The new special inspector general for the Troubled Asset Relief Program is not fresh to the agency or to the business of uncovering fraud. Though she was officially sworn in on April 9, Christy Romero has already worn many hats at SIGTARP.
Most recently, she had been filling in as acting special inspector general since Neil Barofsky left the agency a year ago. Barofsky was SIGTARP’s first leader, appointed by President Bush to keep track of the $700 billion in bailout money that was authorized for shoring up the banking industry in 2008.
Romero was serving as counsel at the Securities and Exchange Commission when she heard the news of TARP’s creation in 2008.
“Coming from my background, I was very concerned that people would try to take advantage of the money going out the door so fast and that there would be fraud committed,” Romero said.
Someone told her to put her money where her mouth was, and she sent her resume to SIGTARP cold with no connections. She was called back for an interview in an office so new she had no place to sit down. By August 2009, Romero was part of an “all hands on deck” team frantically tracking each dollar distributed by TARP.
Since then, TARP has changed significantly; Romero’s job will look considerably different from the one Barofsky was hired to do. For one, the program shrank. By the time Barofsky left in March 2011, the Congressional Budget Office estimated that $432 billion would be dispersed through TARP and taxpayers would be on the hook for $19 billion of that. And the big banks have since gotten out of the program.
Romero will focus her attention on getting 434 community banks and credit unions out of the program before their dividends increase at the end of the year. Mortgage-refinancing programs have been extended. President Obama announced that the Home Affordable Modification Program would continue until 2018 and TARP would continue to monitor the way banks use the allotted funds. Meanwhile, a slew of fraud cases have been uncovered.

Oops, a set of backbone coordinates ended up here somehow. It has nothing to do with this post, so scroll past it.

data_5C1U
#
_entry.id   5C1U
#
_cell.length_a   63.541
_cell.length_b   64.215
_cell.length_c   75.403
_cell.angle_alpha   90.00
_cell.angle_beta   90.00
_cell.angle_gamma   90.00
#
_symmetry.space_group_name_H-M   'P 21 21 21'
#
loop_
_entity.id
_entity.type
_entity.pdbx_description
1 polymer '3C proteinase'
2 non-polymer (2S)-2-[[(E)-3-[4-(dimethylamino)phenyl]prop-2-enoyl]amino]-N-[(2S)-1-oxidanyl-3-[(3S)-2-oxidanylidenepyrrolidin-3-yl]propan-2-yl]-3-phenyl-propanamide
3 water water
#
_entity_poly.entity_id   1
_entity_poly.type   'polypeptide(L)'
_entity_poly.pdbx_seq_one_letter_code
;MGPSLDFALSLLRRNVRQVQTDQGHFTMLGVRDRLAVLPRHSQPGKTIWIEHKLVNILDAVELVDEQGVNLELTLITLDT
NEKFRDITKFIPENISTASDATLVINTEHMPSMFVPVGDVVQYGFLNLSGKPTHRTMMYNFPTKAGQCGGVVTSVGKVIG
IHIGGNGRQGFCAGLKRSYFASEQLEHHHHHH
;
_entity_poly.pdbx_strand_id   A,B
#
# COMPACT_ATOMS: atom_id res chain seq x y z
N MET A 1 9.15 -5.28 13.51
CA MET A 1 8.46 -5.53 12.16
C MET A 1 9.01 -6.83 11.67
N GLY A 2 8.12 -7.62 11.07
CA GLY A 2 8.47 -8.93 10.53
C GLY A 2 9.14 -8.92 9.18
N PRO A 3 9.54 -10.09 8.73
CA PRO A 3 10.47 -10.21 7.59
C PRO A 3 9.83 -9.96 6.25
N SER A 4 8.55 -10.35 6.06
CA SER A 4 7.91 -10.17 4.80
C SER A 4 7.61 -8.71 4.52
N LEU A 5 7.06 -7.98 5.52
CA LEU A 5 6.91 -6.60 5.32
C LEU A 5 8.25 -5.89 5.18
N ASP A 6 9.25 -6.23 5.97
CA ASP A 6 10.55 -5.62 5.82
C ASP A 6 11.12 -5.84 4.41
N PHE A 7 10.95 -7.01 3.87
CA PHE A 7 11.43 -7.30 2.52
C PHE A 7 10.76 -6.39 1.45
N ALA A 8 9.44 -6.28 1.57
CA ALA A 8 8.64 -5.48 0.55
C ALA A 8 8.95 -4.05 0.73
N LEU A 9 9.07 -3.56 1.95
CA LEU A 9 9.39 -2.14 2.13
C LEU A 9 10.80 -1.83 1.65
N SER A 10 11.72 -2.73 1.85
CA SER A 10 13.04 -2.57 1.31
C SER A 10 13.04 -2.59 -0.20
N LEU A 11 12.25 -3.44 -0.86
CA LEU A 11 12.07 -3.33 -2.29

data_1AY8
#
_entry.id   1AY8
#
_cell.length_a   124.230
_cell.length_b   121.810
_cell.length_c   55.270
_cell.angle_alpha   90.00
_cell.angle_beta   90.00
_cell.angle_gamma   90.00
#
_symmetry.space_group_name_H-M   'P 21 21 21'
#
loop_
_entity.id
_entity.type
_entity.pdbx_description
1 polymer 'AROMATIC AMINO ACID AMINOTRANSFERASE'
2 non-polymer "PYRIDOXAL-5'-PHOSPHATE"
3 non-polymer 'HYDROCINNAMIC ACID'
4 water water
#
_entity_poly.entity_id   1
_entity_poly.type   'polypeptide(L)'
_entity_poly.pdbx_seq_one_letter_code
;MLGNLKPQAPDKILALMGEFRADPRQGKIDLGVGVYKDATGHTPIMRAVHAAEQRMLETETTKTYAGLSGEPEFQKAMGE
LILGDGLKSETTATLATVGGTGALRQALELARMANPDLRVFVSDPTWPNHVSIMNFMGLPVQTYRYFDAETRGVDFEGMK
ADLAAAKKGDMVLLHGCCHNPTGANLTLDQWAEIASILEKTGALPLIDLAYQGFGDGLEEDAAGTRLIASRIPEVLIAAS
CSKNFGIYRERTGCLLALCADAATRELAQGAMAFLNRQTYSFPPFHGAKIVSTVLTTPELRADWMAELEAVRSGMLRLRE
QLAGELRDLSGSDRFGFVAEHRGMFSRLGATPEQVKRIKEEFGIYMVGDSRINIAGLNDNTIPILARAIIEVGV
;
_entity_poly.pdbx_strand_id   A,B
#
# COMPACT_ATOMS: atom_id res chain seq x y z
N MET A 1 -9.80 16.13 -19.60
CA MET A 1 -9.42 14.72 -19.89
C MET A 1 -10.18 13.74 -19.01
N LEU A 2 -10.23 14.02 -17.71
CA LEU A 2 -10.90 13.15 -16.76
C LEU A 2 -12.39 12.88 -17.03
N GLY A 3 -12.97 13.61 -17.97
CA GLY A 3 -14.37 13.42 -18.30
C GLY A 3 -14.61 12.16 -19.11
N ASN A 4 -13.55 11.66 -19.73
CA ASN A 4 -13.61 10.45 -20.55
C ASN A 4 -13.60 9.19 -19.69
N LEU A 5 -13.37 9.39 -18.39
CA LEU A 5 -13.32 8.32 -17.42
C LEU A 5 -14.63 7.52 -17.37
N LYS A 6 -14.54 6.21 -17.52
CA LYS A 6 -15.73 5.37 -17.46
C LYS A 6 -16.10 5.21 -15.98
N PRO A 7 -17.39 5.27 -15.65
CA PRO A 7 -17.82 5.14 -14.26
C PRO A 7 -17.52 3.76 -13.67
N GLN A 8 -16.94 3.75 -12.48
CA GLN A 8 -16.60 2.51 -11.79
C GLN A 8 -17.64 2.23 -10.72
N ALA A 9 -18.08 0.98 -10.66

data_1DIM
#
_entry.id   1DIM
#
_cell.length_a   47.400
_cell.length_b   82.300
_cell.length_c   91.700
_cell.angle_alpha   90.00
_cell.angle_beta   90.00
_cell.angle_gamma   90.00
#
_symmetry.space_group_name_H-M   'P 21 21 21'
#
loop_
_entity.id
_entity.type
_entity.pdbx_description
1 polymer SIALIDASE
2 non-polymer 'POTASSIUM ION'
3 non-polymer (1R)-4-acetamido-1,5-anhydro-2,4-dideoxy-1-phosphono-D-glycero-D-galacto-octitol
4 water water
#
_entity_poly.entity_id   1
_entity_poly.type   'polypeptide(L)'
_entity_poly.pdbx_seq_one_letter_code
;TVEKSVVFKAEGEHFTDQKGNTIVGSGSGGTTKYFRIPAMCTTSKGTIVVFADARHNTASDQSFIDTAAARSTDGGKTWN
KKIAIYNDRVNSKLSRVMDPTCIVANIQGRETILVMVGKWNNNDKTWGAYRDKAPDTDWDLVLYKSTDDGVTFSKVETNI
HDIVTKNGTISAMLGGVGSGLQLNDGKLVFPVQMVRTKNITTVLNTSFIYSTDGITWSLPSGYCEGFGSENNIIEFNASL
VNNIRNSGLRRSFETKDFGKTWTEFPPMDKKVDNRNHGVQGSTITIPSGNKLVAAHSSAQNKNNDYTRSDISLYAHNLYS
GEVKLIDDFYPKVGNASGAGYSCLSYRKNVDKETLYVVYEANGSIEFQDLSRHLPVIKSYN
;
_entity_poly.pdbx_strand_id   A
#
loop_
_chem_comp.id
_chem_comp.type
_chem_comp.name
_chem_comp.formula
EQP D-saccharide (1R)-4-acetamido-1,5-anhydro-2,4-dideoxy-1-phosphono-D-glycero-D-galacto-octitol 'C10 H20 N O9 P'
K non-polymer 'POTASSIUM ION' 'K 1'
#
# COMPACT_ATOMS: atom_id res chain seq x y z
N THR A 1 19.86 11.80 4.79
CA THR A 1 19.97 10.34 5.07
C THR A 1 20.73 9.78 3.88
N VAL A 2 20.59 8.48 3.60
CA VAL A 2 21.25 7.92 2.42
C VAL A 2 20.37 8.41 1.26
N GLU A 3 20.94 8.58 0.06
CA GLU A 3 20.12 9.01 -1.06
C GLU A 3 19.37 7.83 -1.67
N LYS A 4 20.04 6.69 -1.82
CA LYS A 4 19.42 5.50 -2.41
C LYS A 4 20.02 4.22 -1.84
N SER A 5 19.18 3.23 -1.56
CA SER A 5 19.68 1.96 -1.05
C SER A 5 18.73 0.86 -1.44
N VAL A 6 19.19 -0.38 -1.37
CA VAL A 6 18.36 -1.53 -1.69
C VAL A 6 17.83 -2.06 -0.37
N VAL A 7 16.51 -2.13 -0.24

Romero frequently calls upon her experience as an investigator at the SEC.
“In the last year’s time that I have been leading the agency, I have made criminal investigations the highest priority,” Romero said. “SIGTARP will protect taxpayers against any and all crime related to TARP.”
Most recently, an employee of the failed Bank of the Commonwealth in Virginia was charged with concealing nonperforming assets, costing the TARP-funded bank $41 million. In the three and a half years of TARP, SIGTARP has criminally charged 79 individuals and companies with misuse of funds. Forty-nine of those charges came in the past year when Romero was acting special inspector general. As a result, SIGTARP has returned $4 billion to the government or the victims of fraud.
Perhaps one reason why Romero has to focus so heavily on fraud and abuse is because preventing waste requires the cooperation of the Treasury. The relationship between those who oversee and those who allocate TARP money is unbalanced. Ultimate authority lies with the Treasury. SIGTARP can only make recommendations.
Romero said she meets with senior Treasury officials weekly to discuss ways to make TARP funds more accessible to homeowners, rid small banks of their debts to TARP, and decrease waste overall. But of the 96 recommendations SIGTARP has issued, the Treasury has only implemented about a third of them.
“Treasury should explain why they are not adopting recommendations that could prevent waste, fraud, and abuse in TARP,” Romero said. “Whatever their reason, it’s not good enough.”
Romero said there are many misconceptions about the funds she oversees: that TARP has ended, that TARP is making a profit, that all the banks have paid back their loans. Romero sees herself as a protectorate of TARP’s legacy and wants to set the record straight.
For now, she has a clear message to send to everyone who thinks they may have gotten away with misusing taxpayer dollars: “SIGTARP will be on the watch for a long time.”
This article appears in the April 27, 2012, edition of National Journal Daily.